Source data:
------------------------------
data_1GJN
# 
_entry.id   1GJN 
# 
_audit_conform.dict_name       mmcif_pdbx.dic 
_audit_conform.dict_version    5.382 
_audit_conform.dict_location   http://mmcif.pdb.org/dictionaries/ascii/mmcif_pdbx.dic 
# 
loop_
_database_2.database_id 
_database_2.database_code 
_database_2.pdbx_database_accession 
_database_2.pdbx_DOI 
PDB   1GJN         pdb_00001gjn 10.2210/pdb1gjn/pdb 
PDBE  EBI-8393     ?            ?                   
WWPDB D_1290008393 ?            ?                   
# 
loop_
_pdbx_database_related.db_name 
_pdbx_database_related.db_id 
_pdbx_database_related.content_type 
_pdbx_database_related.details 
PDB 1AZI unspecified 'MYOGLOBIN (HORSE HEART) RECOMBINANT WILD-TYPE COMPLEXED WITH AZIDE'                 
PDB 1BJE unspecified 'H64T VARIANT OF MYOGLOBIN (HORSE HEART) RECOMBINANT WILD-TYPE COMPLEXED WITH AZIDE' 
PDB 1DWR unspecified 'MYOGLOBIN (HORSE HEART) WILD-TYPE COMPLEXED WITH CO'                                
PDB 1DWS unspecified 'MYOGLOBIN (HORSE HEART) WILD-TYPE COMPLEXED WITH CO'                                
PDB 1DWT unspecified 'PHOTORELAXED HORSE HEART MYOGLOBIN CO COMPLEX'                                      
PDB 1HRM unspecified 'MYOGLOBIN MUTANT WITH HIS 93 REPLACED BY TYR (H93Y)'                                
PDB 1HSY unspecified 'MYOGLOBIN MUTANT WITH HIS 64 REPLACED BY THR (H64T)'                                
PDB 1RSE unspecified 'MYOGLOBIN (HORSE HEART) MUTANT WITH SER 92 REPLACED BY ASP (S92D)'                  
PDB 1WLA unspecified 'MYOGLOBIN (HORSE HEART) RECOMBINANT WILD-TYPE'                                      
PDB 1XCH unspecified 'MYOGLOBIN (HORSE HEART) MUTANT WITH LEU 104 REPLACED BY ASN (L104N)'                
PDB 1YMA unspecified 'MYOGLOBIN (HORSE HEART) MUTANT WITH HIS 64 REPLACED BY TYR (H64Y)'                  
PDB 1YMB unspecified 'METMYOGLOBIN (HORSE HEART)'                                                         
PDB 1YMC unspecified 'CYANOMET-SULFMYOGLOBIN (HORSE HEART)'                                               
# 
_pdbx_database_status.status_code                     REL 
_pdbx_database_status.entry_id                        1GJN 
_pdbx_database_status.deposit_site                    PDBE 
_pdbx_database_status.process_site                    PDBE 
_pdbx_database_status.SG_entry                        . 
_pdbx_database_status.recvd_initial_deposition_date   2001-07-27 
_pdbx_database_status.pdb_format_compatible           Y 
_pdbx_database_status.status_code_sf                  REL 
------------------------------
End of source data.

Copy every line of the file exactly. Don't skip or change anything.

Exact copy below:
data_1GJN
# 
_entry.id   1GJN 
# 
_audit_conform.dict_name       mmcif_pdbx.dic 
_audit_conform.dict_version    5.382 
_audit_conform.dict_location   http://mmcif.pdb.org/dictionaries/ascii/mmcif_pdbx.dic 
# 
loop_
_database_2.database_id 
_database_2.database_code 
_database_2.pdbx_database_accession 
_database_2.pdbx_DOI 
PDB   1GJN         pdb_00001gjn 10.2210/pdb1gjn/pdb 
PDBE  EBI-8393     ?            ?                   
WWPDB D_1290008393 ?            ?                   
# 
loop_
_pdbx_database_related.db_name 
_pdbx_database_related.db_id 
_pdbx_database_related.content_type 
_pdbx_database_related.details 
PDB 1AZI unspecified 'MYOGLOBIN (HORSE HEART) RECOMBINANT WILD-TYPE COMPLEXED WITH AZIDE'                 
PDB 1BJE unspecified 'H64T VARIANT OF MYOGLOBIN (HORSE HEART) RECOMBINANT WILD-TYPE COMPLEXED WITH AZIDE' 
PDB 1DWR unspecified 'MYOGLOBIN (HORSE HEART) WILD-TYPE COMPLEXED WITH CO'                                
PDB 1DWS unspecified 'MYOGLOBIN (HORSE HEART) WILD-TYPE COMPLEXED WITH CO'                                
PDB 1DWT unspecified 'PHOTORELAXED HORSE HEART MYOGLOBIN CO COMPLEX'                                      
PDB 1HRM unspecified 'MYOGLOBIN MUTANT WITH HIS 93 REPLACED BY TYR (H93Y)'                                
PDB 1HSY unspecified 'MYOGLOBIN MUTANT WITH HIS 64 REPLACED BY THR (H64T)'                                
PDB 1RSE unspecified 'MYOGLOBIN (HORSE HEART) MUTANT WITH SER 92 REPLACED BY ASP (S92D)'                  
PDB 1WLA unspecified 'MYOGLOBIN (HORSE HEART) RECOMBINANT WILD-TYPE'                                      
PDB 1XCH unspecified 'MYOGLOBIN (HORSE HEART) MUTANT WITH LEU 104 REPLACED BY ASN (L104N)'                
PDB 1YMA unspecified 'MYOGLOBIN (HORSE HEART) MUTANT WITH HIS 64 REPLACED BY TYR (H64Y)'                  
PDB 1YMB unspecified 'METMYOGLOBIN (HORSE HEART)'                                                         
PDB 1YMC unspecified 'CYANOMET-SULFMYOGLOBIN (HORSE HEART)'                                               
# 
_pdbx_database_status.status_code                     REL 
_pdbx_database_status.entry_id                        1GJN 
_pdbx_database_status.deposit_site                    PDBE 
_pdbx_database_status.process_site                    PDBE 
_pdbx_database_status.SG_entry                        . 
_pdbx_database_status.recvd_initial_deposition_date   2001-07-27 
_pdbx_database_status.pdb_format_compatible           Y 
_pdbx_database_status.status_code_sf                  REL 